Meanwhile, user Paulette Altmaier noted on the forum that "It's much too early to declare victory. It's not in our interests to have our personally identifiable information aggregated by anyone. An opt-out from publishing is not enough - we want an opt-out from affiliate sites sending anything to Facebook," she wrote.
Another Facebook user, Simon Smith, said that he welcomed the move for the global opt-out, but also noted that Zuckerberg still "needs to build trust and talk straight".
Some of the privacy experts who have been criticising Facebook about the intrusiveness of Beacon, said that the company is still not doing enough to protect its users from data collection.
Jeff Chester, executive director of the Center for Digital Democracy, said that "Beacon is just one aspect of a massive data collection and targeting system put into place by Facebook. Zuckerberg's goal, as he explained it on November 6, 2007 was to transform it into 'a completely new way of advertising online.' [He] can't simply now do a digital 'mea culpa' and hope that Facebook's disapproving members, privacy advocates and government regulators will disappear."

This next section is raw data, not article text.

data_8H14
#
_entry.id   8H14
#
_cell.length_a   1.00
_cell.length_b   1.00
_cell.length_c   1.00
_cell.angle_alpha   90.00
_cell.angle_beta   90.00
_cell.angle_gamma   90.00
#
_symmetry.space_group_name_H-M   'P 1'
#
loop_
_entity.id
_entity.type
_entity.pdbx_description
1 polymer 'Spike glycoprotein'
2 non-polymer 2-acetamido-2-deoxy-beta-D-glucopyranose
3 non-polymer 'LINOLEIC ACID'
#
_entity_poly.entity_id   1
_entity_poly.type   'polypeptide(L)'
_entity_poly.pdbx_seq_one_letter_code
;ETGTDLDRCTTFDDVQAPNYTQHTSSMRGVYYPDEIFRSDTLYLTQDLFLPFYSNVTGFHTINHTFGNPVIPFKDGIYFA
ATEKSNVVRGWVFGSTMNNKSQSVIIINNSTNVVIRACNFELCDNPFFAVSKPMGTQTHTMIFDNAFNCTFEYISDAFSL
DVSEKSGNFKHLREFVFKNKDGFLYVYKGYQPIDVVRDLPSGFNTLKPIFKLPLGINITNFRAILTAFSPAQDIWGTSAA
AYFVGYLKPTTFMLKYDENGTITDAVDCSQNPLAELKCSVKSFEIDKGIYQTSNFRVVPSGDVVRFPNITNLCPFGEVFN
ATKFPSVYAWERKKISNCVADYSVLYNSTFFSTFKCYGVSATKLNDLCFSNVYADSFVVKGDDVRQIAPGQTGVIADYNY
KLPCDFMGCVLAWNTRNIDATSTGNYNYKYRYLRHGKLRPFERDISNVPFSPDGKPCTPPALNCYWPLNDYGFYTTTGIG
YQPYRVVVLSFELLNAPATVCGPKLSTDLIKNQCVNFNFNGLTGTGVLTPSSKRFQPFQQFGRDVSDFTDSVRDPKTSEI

Nonetheless, Chester did call the move to provide a global opt out option "a step in the right direction".
Kathryn Montgomery, professor of communication at American University, called the announcement a "stop gap" aimed at calming a widespread public outcry from consumer groups.
"The move to allow users to turn Beacon off entirely may restore a small measure of control to Facebook's members, but it is by no means an adequate safeguard for ensuring privacy protection on this and other social networking platforms," she said in a statement. "These companies are continuing full steam ahead with a new generation of intrusive marketing practices that are based on unprecedented levels of data collection and personal profiling."